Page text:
I feel schizophrenic. I write lovely blogs about gelato and feel superficial and miserable. I overdoes on serious news and feel depressed and miserable. It's a no win situation. I keep trying to find a good balance between engagement and self-preservation and keep coming up short. So I hope those of you who rolled your eyes (like I wanted to do) at my last blog post will forgive my inconsistency. When I try to write from the heart right now I feel split in two... schizophrenic.
One post I read recently really connected with what I am feeling so I thought I would pass it along. It was by one of my favorite bloggers, Chris Guillebeau. Titled- Reading the News Makes Me Depressed, but Here's What I Realized.... It posits that there is a direct relationship between someone's level of privilege and their ability to disconnect from politics. It is a point that keeps coming back to me in different ways. On NPR I heard an author, Michael Eric Dyson, speaking about his newly released book, Tears We Cannot Stop: A Sermon to White America. A call to action on the part of white America, I find myself struck with some of the points he made; particularly his point about how different our fears are. On any day the thing I am most afraid of is getting a call from school about my daughter. But for black Americans, Dyson points out that the answer to this is, honestly, the fear of being pulled over and harmed (shot) by a police officer. The scale is so completely different it is no wonder my reaction is to close down and back off.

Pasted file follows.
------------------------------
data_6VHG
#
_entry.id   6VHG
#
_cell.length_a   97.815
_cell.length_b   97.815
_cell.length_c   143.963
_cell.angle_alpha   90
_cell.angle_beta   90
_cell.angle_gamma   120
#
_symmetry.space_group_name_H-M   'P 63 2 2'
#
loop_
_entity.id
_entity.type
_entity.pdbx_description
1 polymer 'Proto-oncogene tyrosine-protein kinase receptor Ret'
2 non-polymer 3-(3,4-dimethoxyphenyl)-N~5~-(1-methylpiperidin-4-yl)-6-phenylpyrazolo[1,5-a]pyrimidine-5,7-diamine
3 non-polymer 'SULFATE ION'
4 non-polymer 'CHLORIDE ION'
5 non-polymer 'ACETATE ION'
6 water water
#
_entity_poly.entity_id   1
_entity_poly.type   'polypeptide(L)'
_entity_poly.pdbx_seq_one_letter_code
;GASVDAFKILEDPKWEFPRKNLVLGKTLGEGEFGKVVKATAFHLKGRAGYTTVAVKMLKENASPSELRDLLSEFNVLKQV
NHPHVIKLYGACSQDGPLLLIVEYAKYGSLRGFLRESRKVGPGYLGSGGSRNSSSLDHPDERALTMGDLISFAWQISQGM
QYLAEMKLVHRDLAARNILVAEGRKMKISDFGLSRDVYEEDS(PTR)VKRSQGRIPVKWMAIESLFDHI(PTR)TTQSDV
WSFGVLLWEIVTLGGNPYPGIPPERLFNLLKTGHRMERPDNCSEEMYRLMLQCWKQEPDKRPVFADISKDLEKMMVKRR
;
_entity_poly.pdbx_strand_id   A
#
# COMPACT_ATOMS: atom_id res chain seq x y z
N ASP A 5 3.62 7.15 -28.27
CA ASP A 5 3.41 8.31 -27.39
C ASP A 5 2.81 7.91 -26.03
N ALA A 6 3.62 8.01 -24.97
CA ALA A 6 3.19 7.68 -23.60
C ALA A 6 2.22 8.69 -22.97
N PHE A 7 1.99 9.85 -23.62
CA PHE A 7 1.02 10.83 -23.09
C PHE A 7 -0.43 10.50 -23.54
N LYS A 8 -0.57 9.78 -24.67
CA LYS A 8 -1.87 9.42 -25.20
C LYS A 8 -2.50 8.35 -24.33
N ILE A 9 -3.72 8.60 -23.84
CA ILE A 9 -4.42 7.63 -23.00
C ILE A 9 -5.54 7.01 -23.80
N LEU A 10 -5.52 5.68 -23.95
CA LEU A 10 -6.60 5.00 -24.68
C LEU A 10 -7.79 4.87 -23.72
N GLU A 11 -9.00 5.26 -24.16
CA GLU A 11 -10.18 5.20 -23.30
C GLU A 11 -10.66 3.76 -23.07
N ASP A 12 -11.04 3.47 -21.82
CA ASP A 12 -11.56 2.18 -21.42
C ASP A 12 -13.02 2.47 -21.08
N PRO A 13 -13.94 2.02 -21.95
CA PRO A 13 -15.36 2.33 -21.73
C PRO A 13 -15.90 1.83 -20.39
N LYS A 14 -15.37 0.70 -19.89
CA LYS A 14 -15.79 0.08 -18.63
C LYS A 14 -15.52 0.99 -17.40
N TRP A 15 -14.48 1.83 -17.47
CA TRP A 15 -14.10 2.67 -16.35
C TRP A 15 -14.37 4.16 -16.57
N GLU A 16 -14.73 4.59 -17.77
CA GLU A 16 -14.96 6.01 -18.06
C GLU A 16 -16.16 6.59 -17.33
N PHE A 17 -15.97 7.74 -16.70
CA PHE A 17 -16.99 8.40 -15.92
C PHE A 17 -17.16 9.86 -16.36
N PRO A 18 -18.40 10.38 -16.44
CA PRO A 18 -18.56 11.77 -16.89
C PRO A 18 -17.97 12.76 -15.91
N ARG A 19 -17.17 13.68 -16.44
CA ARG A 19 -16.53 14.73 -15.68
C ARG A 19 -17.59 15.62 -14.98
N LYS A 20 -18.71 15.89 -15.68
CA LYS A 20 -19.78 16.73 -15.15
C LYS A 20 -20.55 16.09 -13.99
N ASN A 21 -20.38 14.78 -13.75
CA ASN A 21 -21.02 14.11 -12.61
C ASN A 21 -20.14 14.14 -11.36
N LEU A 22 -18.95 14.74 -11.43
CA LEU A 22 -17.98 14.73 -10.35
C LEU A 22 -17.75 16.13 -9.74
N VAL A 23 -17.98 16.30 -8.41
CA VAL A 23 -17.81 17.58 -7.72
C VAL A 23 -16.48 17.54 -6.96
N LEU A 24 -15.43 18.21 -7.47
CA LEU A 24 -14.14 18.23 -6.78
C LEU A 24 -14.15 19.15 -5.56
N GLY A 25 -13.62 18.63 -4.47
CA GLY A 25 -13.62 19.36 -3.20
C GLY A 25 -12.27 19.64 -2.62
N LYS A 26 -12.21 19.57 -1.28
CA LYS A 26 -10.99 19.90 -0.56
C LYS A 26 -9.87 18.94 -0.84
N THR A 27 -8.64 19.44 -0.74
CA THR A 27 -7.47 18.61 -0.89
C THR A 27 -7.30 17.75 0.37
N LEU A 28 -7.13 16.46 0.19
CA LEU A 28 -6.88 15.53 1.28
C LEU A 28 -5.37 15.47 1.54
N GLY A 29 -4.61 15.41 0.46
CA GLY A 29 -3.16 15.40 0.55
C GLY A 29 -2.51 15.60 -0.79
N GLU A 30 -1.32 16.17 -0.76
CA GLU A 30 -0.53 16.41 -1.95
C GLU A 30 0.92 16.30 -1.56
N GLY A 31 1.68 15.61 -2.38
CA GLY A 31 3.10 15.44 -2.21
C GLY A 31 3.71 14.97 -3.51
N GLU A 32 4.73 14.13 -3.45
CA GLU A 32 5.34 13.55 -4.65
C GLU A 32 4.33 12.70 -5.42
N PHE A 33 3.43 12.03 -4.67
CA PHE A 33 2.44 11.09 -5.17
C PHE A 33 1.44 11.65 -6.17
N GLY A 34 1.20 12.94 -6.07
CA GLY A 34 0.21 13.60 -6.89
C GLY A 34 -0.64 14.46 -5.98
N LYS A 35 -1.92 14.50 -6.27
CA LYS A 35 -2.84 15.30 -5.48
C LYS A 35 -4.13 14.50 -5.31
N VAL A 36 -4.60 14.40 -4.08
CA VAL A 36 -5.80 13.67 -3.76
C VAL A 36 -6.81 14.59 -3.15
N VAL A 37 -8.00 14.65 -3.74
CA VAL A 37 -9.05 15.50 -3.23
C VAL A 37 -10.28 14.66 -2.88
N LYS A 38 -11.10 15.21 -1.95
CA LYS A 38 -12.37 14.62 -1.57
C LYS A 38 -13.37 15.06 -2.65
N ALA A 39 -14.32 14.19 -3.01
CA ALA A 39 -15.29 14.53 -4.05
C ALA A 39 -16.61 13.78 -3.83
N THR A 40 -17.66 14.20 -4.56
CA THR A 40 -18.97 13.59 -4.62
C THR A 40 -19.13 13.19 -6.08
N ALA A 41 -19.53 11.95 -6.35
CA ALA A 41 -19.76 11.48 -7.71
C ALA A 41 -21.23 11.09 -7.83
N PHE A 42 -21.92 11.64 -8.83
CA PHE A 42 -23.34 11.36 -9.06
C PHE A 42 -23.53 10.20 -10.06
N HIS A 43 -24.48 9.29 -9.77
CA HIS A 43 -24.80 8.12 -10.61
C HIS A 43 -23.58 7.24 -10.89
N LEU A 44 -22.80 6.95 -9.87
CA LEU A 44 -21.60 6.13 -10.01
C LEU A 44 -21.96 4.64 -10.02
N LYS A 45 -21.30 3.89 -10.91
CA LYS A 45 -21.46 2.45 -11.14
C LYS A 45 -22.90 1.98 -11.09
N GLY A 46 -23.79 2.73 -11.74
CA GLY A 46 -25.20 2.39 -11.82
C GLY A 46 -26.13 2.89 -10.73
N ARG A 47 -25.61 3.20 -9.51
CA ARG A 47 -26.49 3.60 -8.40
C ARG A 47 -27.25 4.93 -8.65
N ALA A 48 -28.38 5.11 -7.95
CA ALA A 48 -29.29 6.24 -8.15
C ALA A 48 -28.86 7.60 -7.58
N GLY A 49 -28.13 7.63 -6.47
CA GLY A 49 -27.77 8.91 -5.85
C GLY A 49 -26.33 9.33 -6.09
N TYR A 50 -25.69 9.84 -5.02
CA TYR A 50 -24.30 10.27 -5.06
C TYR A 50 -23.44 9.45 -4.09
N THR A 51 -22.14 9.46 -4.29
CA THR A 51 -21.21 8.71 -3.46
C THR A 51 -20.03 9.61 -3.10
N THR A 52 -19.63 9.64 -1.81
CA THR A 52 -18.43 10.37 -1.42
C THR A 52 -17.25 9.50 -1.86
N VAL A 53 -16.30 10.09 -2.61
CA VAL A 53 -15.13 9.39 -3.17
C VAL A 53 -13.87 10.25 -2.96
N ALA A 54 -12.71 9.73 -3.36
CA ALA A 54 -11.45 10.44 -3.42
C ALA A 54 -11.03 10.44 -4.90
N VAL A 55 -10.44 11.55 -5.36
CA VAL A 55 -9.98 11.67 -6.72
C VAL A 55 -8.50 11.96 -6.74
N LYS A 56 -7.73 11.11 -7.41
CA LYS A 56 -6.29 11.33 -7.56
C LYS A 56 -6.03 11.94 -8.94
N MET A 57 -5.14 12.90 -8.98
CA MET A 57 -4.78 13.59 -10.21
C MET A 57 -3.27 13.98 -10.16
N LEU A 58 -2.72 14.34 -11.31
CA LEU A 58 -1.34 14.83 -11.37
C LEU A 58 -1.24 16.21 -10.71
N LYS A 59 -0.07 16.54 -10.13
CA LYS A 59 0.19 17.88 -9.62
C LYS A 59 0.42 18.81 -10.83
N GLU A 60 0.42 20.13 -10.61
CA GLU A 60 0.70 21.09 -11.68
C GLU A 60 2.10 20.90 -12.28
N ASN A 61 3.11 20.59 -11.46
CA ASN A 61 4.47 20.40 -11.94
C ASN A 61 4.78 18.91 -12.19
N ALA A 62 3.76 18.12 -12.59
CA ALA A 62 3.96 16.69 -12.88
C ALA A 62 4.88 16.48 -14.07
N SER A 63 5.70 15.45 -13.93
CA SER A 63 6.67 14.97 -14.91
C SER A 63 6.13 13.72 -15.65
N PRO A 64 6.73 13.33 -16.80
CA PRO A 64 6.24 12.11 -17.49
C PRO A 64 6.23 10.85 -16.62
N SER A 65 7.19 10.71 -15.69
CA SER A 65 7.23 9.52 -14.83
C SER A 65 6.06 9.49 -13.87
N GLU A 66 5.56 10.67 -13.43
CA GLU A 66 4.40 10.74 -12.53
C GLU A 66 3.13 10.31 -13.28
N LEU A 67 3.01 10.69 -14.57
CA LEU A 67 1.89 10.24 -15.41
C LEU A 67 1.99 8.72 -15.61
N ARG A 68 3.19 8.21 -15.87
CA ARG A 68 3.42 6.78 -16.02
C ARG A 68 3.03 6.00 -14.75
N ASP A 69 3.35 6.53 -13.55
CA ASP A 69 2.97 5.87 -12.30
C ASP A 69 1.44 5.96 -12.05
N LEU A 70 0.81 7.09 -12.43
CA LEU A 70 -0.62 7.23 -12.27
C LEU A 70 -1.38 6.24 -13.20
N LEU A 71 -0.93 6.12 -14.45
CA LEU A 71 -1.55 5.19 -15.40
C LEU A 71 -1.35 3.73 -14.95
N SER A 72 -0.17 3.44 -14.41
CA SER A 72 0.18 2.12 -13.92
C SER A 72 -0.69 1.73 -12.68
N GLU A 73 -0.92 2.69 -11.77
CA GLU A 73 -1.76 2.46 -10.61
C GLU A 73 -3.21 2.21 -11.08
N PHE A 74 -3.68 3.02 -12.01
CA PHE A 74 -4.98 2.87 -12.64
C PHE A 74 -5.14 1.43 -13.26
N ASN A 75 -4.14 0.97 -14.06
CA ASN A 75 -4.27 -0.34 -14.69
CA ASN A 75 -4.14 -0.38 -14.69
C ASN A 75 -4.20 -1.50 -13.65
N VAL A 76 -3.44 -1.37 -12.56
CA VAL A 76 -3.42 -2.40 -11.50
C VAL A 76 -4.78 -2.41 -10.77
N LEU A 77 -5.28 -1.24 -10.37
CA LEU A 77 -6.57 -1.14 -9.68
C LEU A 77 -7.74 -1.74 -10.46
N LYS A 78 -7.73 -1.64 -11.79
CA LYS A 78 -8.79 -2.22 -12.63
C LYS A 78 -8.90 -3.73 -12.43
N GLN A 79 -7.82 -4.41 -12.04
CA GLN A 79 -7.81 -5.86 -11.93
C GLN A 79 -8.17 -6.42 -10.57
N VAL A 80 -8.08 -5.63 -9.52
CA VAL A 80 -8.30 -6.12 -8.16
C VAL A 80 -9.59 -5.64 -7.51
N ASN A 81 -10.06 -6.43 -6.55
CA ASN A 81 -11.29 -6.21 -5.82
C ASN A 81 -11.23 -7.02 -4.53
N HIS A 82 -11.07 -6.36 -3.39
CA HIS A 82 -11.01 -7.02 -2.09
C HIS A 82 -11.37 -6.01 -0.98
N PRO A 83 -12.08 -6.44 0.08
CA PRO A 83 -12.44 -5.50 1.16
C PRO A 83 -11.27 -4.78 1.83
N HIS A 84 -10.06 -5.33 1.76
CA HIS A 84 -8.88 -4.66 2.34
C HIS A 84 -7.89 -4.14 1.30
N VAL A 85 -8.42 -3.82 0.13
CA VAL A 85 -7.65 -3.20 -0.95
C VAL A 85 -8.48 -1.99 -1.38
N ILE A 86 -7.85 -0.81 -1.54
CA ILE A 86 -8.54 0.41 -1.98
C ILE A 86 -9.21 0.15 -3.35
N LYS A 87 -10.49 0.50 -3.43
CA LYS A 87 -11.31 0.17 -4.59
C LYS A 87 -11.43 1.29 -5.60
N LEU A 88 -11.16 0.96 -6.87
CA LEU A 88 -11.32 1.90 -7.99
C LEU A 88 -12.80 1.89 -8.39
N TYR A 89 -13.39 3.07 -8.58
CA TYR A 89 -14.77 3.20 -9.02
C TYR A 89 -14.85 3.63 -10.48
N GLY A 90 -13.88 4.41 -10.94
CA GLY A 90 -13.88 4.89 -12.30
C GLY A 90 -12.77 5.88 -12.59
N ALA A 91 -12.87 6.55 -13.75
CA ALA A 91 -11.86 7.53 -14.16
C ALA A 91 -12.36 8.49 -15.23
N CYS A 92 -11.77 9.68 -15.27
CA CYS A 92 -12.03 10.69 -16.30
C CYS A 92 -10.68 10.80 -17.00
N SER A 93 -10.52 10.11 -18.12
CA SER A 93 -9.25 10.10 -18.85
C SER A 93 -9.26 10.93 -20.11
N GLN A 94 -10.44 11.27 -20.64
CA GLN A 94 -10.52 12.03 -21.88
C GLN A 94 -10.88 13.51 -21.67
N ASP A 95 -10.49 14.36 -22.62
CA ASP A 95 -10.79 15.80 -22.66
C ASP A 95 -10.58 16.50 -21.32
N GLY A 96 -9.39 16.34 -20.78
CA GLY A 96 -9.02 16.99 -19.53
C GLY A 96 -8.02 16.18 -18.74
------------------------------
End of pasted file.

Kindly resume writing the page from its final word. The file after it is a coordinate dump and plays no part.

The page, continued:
So what can we do? How do I balance this real desire for justice and honesty and authenticity with my own lack of understanding and call to action? I don't think I'll be out there posting angry blogs about my feelings, nor witty comments along the lines of SNL. Instead, I feel I need to take a slower, more personal approach of curiosity. I find I have less to say, than I do to learn.
So Thursday, when I received my copy of it from Amazon, I am going to begin reading a new book on the history of legalized self-defense in America: Stand Your Ground: A History of America's Love Affair with self-defense. It was written by Caroline E. Light, a brilliant legal historian at Harvard, and I am proud to say, a friend of mine. If you'd like to read and discuss it also, comment below and I'll create a separate password and civility protected page where we can begin to learn and grow together.
Here's to all of our journeys.... whether they be filled with gelato or NPR.